• Echo (echocardiogram) - to look at the structure and function of the heart muscle and valves, using ultrasound. This condition affects the function of the heart and causes it to balloon (giving it the typical 'octopus pot' shape).
  • Cardiac MRI (a type of scan) - to look at the structure and function of the heart when an echo has not given clear results. It can also be used to rule-out other conditions what may affect how the heart works (such as viral infections).
  • Coronary angiogram - to look at the blood supply to the heart (through the coronary arteries - which supply the heart muscle with blood), and check whether the arteries are not narrowed or blocked (such as in a heart attack).
  • Urine tests - to look at levels of hormones including adrenalin. This is done because, rarely, the condition is caused by an adrenal gland tumour (which increases adrenalin levels). These tumours are usually removed by surgery.

How is it treated and managed?

Although the heart usually recovers, symptoms and any heart abnormalities need to be treated to avoid complications and help the heart recover. This usually consists of treatment for one or more of the following.

  • Treatment for a heart attack - as the condition has the same symptoms as a heart attack, many people will be treated for this (until doctors can be sure it is not a heart attack). This includes checking that the coronary arteries are not narrowed or blocked.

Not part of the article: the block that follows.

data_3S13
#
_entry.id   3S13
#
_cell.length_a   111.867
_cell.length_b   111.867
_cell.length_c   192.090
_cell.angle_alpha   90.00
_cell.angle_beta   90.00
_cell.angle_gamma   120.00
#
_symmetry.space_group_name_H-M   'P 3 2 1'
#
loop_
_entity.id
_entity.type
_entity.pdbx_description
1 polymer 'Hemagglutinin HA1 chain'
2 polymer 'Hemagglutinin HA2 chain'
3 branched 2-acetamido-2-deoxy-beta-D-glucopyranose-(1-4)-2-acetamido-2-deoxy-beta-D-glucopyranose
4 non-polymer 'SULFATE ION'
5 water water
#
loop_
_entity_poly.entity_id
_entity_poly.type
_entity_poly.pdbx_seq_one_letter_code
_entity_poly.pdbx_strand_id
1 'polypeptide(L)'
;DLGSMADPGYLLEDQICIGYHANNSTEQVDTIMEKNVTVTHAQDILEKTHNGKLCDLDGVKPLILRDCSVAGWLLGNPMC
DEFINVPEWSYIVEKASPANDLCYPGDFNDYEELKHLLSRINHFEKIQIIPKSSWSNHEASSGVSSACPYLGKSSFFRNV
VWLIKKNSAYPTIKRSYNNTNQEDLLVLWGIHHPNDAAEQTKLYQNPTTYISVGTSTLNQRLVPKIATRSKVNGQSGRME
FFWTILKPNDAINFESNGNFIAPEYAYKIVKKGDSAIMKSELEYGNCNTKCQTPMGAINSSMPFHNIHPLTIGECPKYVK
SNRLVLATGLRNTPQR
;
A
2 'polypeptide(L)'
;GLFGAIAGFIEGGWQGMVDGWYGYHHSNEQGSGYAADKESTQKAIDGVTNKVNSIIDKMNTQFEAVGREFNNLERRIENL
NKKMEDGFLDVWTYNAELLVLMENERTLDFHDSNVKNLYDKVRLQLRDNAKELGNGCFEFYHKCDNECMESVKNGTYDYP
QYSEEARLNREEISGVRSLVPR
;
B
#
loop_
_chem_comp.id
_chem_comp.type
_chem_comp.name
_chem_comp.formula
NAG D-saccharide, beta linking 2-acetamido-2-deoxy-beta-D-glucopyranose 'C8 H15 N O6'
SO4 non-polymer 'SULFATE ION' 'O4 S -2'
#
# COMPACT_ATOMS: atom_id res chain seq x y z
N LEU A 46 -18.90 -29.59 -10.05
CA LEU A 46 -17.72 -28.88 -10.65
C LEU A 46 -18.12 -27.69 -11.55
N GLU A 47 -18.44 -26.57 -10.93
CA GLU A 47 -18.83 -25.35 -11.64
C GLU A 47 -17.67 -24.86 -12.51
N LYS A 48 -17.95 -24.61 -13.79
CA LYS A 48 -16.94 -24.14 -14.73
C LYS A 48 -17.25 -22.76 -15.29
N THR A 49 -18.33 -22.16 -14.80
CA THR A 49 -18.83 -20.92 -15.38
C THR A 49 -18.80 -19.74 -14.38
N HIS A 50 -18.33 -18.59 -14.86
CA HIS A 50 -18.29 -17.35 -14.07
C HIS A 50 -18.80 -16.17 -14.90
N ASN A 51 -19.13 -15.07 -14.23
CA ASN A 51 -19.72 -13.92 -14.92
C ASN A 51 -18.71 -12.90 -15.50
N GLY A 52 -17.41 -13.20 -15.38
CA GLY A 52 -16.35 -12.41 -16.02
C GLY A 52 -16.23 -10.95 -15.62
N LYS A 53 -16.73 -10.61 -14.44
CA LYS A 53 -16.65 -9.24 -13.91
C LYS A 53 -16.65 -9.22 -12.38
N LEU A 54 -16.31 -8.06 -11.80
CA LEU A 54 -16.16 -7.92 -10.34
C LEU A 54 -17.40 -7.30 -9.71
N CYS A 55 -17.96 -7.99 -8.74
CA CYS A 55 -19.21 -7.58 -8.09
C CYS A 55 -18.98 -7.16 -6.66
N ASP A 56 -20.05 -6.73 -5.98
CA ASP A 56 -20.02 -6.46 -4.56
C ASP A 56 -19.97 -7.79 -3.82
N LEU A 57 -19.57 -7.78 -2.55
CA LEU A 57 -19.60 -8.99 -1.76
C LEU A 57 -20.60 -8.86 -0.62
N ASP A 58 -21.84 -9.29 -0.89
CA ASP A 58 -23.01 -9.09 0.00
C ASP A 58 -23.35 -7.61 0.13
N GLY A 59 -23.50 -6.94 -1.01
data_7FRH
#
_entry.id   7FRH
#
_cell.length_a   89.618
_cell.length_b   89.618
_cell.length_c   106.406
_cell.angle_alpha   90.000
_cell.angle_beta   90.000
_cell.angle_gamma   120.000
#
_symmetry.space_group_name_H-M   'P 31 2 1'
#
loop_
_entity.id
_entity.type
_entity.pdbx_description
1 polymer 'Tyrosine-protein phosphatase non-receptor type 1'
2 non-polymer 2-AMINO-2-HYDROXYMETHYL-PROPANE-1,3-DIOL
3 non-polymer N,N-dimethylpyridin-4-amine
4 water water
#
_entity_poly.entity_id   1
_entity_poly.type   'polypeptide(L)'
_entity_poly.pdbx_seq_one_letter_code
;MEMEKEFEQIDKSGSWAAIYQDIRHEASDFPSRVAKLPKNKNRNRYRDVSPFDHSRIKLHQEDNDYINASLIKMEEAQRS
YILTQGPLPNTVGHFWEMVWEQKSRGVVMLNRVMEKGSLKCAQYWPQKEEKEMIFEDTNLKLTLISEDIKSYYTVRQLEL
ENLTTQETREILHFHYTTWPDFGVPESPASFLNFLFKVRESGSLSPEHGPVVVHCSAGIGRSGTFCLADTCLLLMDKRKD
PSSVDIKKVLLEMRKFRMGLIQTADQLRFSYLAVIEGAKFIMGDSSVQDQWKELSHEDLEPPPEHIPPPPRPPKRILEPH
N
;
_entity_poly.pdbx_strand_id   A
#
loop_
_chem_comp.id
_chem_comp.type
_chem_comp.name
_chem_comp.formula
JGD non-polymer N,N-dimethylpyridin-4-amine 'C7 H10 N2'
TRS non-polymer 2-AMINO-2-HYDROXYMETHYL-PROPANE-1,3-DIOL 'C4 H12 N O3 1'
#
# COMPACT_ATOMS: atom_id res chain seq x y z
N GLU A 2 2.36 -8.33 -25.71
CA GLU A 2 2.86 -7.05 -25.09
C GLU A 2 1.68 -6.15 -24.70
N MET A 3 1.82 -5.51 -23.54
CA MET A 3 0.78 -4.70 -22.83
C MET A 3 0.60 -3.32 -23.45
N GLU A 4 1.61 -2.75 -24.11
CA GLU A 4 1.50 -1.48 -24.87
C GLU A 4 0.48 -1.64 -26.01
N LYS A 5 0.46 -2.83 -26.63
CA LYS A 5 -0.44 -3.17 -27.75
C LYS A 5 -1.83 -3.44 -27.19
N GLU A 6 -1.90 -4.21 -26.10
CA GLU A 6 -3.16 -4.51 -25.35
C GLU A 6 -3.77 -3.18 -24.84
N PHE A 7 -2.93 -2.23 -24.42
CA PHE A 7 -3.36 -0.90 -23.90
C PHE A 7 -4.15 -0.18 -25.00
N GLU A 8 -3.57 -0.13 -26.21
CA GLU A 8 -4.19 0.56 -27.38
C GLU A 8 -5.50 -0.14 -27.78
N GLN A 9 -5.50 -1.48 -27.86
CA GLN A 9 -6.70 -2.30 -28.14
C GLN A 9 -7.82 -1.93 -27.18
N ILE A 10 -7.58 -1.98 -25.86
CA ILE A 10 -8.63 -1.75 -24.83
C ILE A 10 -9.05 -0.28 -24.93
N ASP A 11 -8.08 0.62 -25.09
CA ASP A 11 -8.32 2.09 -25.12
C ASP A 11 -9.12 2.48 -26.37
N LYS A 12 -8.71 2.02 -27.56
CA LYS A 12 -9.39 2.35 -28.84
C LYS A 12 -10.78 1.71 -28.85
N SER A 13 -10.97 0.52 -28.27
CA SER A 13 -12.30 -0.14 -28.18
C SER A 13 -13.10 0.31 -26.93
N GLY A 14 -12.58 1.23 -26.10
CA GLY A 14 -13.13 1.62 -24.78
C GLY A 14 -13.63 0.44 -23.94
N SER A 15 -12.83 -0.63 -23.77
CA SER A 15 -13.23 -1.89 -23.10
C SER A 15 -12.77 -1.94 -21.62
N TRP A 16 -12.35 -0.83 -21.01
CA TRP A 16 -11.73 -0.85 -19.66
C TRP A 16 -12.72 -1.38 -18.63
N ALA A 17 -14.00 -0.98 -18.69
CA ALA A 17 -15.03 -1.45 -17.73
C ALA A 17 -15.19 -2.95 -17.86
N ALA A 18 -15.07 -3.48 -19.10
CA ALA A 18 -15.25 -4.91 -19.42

• Breathlessness - this is caused by a build-up of fluid on the lungs because the heart isn't working properly. This is usually treated with diuretics (or 'water tablets') - medication that helps to support the heart and reduce fluid build-up.
  • Reduced heart muscle function - drugs such as betablockers and ACE inhibitors are used as they help to reduce the workload of the heart.
  • Low blood pressure - in severe cases (which are uncommon) medication may be given to stabilise the blood pressure.
  • If someone has a cardiac arrest due to this condition (where dangerous abnromal heartbeats cause the flow of blood out of the heart to suddenly stop), they may be considered for an ICD (implantable cardioverter defibrillator) if there is a risk of this happening again. ICDs monitor the heart rhythm and give an electric shock to the heart if a cardiac arrest happens due to a dangerous heart rhythm.
  • Blood clots - any blood clots found are treated with blood thinning drugs such as warfarin. Warfarin may also be used for atrial fibrillation (an abnormal heart rhythm) which can cause an increased risk of having a stroke.


In a small number of people, the condition can cause complications. These include:

  • low blood pressure which leads to a condition known as cardiogenic shock (when the blood supply doesn not meet the demands on the body);
  • a stroke due to blood clots forming in the heart; and
  • serious arrhythmias (chaotic heart rhythms) which, in some cases, can lead to cardiac arrest.

However, these complications are rare, and are reduced by effectively treating the symptoms of the condition.


This condition often improves with treatment, though recent research suggests the condition may have a more prolonged effect on the hearts function, requiring ongoing cardiology follow up. For some people, the condition may happen again if they go through a similar stressful situation in the future.

What next?

You may be reading this factsheet because you, or someone you know, have been diagnosed with Takotsubo cardiomyopathy. It can be a difficult time and you may feel overwhelmed. It is natural to have lots of questions, and you may want to talk to someone who understands. Although a diagnosis of cardiomyopathy may feel devastating, with the right information and support most people can live full and active lives.

© Cardiomyopathy UK. April 2018.